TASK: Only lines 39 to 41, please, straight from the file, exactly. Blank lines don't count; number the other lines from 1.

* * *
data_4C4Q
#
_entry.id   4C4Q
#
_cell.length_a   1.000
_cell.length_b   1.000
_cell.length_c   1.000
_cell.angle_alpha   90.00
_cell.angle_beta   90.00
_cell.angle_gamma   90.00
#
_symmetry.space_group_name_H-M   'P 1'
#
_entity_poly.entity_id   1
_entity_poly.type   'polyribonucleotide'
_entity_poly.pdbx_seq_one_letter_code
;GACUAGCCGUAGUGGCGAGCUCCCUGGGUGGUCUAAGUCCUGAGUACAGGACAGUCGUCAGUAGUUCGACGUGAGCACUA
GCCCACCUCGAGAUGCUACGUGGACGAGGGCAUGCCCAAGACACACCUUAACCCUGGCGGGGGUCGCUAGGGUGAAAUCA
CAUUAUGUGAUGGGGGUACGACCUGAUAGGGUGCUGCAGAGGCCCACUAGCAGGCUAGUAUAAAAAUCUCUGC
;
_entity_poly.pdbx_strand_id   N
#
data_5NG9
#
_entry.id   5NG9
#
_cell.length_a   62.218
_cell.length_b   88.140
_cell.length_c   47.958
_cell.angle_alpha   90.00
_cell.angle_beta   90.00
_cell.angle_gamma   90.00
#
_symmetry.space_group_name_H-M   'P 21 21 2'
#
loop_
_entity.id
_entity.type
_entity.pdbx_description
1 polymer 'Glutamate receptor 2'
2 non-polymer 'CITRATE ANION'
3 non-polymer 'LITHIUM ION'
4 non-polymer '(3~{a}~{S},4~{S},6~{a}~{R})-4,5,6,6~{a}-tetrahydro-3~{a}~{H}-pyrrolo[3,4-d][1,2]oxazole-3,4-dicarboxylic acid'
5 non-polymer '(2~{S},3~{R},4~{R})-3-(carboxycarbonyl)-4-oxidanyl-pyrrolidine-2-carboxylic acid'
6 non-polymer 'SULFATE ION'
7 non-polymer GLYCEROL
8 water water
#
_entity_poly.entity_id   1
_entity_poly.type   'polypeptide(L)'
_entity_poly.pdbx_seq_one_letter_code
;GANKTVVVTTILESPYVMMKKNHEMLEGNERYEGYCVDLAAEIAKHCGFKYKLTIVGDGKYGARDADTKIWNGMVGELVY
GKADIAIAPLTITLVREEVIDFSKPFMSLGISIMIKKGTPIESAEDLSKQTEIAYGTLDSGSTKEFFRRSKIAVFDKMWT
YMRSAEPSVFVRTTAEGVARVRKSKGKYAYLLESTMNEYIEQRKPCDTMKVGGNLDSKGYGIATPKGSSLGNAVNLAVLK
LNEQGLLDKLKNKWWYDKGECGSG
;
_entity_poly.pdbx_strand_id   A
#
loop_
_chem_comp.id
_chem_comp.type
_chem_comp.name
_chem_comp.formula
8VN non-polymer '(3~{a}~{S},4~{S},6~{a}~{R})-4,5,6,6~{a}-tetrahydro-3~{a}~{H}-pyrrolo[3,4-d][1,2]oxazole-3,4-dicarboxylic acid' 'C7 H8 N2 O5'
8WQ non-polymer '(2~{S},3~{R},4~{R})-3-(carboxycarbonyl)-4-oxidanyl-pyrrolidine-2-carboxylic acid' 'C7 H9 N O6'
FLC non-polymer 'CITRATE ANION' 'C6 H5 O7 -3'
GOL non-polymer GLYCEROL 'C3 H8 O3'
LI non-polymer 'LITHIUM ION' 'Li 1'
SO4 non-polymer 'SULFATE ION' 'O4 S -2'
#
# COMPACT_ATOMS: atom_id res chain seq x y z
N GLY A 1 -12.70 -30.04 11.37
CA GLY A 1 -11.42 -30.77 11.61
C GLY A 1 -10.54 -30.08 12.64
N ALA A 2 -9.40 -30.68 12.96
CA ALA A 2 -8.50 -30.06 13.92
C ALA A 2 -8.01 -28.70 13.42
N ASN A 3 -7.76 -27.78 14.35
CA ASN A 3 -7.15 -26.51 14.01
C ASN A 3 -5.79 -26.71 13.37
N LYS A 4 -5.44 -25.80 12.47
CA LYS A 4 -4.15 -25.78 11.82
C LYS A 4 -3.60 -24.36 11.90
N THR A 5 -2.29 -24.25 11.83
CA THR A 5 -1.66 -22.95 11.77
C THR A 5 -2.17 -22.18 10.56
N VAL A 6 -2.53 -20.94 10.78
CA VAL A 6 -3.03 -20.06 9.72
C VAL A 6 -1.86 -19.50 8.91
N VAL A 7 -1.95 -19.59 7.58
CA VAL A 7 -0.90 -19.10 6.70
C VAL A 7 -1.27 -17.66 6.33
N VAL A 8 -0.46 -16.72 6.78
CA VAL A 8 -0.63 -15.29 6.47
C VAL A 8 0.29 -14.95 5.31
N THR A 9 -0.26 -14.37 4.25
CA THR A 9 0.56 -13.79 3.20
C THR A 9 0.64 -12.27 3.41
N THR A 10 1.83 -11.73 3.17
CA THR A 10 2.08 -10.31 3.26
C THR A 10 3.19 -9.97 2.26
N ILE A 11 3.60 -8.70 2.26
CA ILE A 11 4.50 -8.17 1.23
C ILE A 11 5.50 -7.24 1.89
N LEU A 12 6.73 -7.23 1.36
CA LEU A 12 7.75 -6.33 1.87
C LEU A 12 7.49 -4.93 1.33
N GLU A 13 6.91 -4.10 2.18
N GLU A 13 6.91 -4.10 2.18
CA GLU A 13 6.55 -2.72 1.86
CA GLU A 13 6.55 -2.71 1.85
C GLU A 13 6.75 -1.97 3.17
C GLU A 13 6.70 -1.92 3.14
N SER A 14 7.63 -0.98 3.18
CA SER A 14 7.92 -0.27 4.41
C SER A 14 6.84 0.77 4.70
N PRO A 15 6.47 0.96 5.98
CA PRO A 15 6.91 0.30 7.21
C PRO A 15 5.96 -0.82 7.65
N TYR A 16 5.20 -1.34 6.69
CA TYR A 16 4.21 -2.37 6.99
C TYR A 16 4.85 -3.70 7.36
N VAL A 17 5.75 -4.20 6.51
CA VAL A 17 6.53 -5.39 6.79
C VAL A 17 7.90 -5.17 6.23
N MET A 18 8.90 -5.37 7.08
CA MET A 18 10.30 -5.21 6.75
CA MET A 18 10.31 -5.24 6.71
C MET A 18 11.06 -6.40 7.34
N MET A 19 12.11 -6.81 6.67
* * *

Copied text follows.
_entity.pdbx_description
1 polymer 'Glutamate receptor 2'
2 non-polymer 'CITRATE ANION'